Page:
The Moon Festival: A Chinese Mid-Autumn Celebration


32 pages
Contains Bibliography
ISBN 1-895642-34-5
DDC j394.2'64'0951






Illustrations by Nicolas Debon
Reviewed by Steve Pitt

Steve Pitt is a Toronto-based freelance writer and an award-winning journalist. He has written many young adult and children's books, including Day of the Flying Fox: The True Story of World War II Pilot Charley Fox.


Once upon a time, ten different suns used to take turns warming the
earth. One day, the suns emerged together and threatened to burn the
earth to a cinder with their combined heat. A great warrior named Hou Yi
picked up his bow and killed nine of the suns with arrows. For his
bravery, a Chinese goddess rewarded him with a potion that granted
eternal life to whoever drank it. Unfortunately, Hou Yi’s inquisitive
wife accidentally drank the potion first and found herself eternally
marooned on the moon. Hou Yi was devastated until another Chinese god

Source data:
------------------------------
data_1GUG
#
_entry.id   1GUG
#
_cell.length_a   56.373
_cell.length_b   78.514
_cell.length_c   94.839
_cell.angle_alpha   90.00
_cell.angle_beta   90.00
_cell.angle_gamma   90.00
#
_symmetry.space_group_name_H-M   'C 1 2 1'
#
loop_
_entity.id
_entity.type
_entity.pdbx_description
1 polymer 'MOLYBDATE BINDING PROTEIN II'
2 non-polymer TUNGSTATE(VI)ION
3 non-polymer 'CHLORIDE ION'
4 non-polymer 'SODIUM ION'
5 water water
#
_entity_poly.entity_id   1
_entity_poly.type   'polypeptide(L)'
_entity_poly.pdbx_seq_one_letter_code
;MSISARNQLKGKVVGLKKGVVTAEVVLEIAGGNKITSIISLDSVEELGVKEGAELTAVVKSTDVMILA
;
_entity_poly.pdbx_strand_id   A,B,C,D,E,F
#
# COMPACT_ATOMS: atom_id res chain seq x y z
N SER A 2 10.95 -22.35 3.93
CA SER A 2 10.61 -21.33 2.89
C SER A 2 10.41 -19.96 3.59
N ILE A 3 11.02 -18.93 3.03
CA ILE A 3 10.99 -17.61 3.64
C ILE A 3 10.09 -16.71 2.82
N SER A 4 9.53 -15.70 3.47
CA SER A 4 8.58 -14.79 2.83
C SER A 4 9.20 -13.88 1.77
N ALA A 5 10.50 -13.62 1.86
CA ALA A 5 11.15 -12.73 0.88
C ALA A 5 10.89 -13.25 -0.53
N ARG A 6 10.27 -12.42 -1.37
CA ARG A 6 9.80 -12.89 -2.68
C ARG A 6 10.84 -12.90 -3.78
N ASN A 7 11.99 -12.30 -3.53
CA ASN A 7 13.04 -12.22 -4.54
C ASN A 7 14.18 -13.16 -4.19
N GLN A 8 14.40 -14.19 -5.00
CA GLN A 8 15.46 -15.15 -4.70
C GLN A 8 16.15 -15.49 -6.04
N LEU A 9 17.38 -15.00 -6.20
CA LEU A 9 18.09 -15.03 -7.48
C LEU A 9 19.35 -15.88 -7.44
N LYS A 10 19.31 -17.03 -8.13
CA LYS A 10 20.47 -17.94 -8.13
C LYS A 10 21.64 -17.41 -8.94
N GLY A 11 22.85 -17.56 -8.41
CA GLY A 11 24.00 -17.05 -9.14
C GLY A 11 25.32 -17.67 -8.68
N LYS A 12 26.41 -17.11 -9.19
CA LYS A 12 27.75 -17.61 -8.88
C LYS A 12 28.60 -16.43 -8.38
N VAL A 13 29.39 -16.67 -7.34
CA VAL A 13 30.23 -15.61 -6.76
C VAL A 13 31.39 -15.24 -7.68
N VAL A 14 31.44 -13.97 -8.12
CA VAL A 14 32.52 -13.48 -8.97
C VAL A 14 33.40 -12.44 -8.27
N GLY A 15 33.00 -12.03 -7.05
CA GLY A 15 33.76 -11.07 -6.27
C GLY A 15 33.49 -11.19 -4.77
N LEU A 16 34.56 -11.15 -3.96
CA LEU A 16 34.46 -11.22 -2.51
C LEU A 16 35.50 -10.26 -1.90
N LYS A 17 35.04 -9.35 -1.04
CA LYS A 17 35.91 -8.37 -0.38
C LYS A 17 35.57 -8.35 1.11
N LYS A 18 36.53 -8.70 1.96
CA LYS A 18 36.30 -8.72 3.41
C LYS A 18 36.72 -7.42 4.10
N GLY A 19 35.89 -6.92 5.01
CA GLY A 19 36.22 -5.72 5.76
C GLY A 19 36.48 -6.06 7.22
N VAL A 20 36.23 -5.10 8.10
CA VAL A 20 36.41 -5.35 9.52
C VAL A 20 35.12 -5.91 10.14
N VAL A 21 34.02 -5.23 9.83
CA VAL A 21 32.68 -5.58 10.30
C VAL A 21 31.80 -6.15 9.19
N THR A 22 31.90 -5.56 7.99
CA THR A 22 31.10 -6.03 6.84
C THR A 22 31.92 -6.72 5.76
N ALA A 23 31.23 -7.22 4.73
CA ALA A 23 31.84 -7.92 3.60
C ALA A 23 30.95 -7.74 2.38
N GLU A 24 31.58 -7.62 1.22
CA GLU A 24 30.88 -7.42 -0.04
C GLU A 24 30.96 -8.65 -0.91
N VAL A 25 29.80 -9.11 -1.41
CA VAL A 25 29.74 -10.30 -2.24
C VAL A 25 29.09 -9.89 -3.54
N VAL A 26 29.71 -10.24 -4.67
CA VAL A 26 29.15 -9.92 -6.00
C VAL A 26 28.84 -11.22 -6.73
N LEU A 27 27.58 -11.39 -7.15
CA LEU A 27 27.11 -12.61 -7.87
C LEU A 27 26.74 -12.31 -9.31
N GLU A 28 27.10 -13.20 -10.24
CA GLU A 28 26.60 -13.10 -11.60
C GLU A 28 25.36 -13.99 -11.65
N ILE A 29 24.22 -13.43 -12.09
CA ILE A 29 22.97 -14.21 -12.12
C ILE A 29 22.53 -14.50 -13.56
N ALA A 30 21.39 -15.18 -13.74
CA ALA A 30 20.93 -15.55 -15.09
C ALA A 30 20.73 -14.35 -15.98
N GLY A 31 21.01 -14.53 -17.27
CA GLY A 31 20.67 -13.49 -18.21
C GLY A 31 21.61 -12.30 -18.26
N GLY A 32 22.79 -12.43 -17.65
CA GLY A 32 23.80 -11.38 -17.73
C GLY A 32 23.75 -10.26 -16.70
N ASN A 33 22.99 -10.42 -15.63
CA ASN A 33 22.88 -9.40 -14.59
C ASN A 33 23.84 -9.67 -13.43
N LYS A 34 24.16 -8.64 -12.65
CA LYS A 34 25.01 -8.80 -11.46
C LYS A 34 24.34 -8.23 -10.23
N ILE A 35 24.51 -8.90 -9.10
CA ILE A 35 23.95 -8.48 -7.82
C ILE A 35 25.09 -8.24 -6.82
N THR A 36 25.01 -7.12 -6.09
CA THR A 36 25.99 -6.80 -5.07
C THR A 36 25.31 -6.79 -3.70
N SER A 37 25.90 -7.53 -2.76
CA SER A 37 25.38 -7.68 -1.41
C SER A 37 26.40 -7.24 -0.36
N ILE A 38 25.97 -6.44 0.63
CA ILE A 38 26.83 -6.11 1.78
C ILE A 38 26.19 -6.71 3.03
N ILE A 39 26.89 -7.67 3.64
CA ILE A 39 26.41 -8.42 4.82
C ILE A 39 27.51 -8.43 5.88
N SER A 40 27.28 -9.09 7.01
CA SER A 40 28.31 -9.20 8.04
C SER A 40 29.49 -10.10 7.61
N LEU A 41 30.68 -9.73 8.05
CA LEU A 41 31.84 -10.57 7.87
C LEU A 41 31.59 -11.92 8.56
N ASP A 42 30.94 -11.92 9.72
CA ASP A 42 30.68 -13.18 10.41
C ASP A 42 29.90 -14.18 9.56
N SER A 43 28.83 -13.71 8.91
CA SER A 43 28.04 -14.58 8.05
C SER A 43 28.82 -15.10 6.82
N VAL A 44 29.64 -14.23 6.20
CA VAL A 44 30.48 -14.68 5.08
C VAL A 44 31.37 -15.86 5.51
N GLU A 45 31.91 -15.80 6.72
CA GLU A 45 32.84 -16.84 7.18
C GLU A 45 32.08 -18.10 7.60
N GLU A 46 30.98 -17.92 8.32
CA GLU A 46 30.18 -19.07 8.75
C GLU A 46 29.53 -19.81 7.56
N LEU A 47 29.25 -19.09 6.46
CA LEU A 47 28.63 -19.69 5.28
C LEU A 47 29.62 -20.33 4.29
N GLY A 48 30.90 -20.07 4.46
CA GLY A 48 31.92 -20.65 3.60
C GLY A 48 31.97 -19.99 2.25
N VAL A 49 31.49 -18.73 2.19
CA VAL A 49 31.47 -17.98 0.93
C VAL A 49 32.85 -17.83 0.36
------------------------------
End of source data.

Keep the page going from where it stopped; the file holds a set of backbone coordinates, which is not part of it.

gave him a magic charm that allowed him to visit his wife once a year.
That visit occurs on the 15th day of the eighth month of the Chinese
calendar. On that day, the moon is always at its fullest and brightest
because the two separated lovers are reunited for one brief day.

The Moon Festival, an outstanding combination of fiction and
nonfiction, wonderfully captures the essence of the ancient Chinese
legend behind the Mid-Autumn Festival, a holiday celebrated by over a
billion Chinese people around the world. The book explains why Chinese
people use lanterns, bat-shaped treats, bean cakes, and poetry to mark
this occasion. Each page glows with a brilliant illustration. Highly


Chan, Arlene., “The Moon Festival: A Chinese Mid-Autumn Celebration,” Canadian Book Review Annual Online, accessed February 28, 2024,